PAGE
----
On Saturday morning, we all met at the train station at 7:30 PM for our weekend trip to Bordeaux. After a 2 hour train ride, we got to the hotel, put our stuff down, and had free time until 1:50. So we had time to walk around and grab a bite to eat before our walking tour of the old part of the city center.
Kathryn, Emma, and I shared a room this trip and we all decided to wander around a little before getting some lunch. So we went to the “quais” that had been built along the Garonne (yes it also runs through Bordeaux as well as Toulouse) to see some sights. Emma actually spent her senior year in Bordeaux in high school so she led the way around. There are all these beautifully landscaped plots of flowers that run along the river so it is a very scenic walk for strollers and joggers alike. They also installed this shallow reflection pool that fills up and empties the water every 20 minutes or so. When it is filled up to the brim, it reflects all of Place de la Bourse and the Parliament looking building across the street. I’m not too sure what that building is actually, according to the walking tour guide the building is empty except for the American Consulate.
In Bordeaux, the Garonne is wider and deeper and a lot muddier since it is closer to the mouth of the river in the Atlantic Ocean. It’s still several kilometers away but the water running through Bordeaux is saltwater. And since it is saltwater, the river rises and falls with the tides though it takes several hours. When the tide changes, so does the direction of the current. I saw the river at what I assume was low tide. Across the river is the more industrial part of Bordeaux so there isn’t much to see there.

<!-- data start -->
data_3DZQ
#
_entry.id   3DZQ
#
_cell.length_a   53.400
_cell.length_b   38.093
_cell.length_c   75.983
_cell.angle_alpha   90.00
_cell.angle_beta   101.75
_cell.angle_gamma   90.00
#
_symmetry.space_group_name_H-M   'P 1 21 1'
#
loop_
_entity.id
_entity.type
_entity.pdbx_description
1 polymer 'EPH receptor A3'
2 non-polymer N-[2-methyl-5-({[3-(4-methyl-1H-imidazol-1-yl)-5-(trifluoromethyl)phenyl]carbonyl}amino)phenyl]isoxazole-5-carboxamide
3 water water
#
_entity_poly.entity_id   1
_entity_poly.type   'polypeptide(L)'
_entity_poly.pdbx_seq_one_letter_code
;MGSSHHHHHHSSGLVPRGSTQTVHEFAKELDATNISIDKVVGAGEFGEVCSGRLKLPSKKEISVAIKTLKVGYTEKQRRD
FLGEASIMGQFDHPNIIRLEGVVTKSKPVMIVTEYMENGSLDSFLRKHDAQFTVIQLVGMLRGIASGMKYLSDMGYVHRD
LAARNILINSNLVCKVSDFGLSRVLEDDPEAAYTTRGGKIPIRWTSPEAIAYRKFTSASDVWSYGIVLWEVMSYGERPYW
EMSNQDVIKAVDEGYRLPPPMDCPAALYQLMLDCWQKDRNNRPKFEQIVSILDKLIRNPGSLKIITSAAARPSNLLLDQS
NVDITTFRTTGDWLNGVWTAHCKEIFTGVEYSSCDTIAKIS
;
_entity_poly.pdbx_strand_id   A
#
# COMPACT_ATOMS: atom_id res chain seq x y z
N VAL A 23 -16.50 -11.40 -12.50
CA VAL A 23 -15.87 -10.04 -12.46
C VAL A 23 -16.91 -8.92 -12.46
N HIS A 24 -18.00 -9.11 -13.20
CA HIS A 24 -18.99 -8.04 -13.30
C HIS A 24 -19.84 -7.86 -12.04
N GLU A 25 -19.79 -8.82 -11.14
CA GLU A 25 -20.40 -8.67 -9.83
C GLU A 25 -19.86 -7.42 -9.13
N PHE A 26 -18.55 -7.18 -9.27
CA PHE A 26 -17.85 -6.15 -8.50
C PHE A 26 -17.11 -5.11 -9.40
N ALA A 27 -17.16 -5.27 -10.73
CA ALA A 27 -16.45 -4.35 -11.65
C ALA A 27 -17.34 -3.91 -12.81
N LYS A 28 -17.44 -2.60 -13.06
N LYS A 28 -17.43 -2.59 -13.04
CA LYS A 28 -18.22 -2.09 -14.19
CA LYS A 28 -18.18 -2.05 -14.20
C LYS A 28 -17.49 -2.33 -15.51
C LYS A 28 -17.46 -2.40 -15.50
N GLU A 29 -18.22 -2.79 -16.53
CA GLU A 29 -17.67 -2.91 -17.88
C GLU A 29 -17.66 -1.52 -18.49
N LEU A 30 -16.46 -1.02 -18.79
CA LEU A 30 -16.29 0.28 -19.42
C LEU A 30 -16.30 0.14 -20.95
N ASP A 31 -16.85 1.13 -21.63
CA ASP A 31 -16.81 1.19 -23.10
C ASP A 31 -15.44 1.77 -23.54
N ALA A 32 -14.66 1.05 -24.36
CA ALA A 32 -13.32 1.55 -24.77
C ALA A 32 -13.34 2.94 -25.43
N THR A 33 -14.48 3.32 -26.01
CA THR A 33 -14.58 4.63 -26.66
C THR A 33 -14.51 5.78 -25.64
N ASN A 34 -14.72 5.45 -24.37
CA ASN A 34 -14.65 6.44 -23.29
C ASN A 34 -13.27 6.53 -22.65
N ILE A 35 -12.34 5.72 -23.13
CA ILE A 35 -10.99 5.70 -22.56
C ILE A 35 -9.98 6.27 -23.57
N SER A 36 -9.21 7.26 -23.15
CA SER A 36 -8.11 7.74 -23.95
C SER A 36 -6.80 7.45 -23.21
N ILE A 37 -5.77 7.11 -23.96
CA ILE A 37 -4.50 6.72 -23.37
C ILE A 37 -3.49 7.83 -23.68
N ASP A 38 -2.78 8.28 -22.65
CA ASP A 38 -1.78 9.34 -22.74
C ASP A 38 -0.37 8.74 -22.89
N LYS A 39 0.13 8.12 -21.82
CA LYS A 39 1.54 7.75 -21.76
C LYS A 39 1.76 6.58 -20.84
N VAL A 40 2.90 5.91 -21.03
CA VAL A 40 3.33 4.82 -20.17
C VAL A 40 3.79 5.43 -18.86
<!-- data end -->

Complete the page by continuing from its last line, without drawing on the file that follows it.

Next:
After seeing Place de la Bourse and Place des Quinconces that has an impressive looking monument and fountain (and where the carnival sets up shop twice a year), we meandered to Rue Ste. Catherine, Europe’s longest pedestrian shopping street. I actually went there the previous weekend with my aunt at H&M. The street is lined with stores with a bunch of side streets that branch out into other squares with restaurants and cafes. We took a side street down and found a square with a bunch of restaurants and ate in one of them. Once we were done, we headed towards the Tourism Office to meet up with the rest of the group for our walking tour. We also saw some strike going on… of course.
Our tour guide actually took us back to the Garonne and the reflection pool but he also took us down many little streets, pointing out the decorative architecture on the buildings’ facades. We visited the Basilica St-Seurin. It was an interesting tour and made me realize how much smaller Bordeaux’s city center is compared to Toulouse’s. We learned a little bit of Bordeaux’s history with the wine industry, it is a tradition that goes back several hundred years. After the walking tour, we were taken to a wine store where “degustations” (wine tastings) take place. In a spacious room dotted with benches, chairs, and tables, we all sat down as we were served wine. We were served one glass of white wine and one glass of red wine respectively. The guy working there presented us the wine explaining the year it was produced and all these other wine technicalities I don’t understand. I don’t remember the names either because the guy had a weird accent and I really didn’t understand him. I liked the white wine a lot better, the red wine tasted very smoky.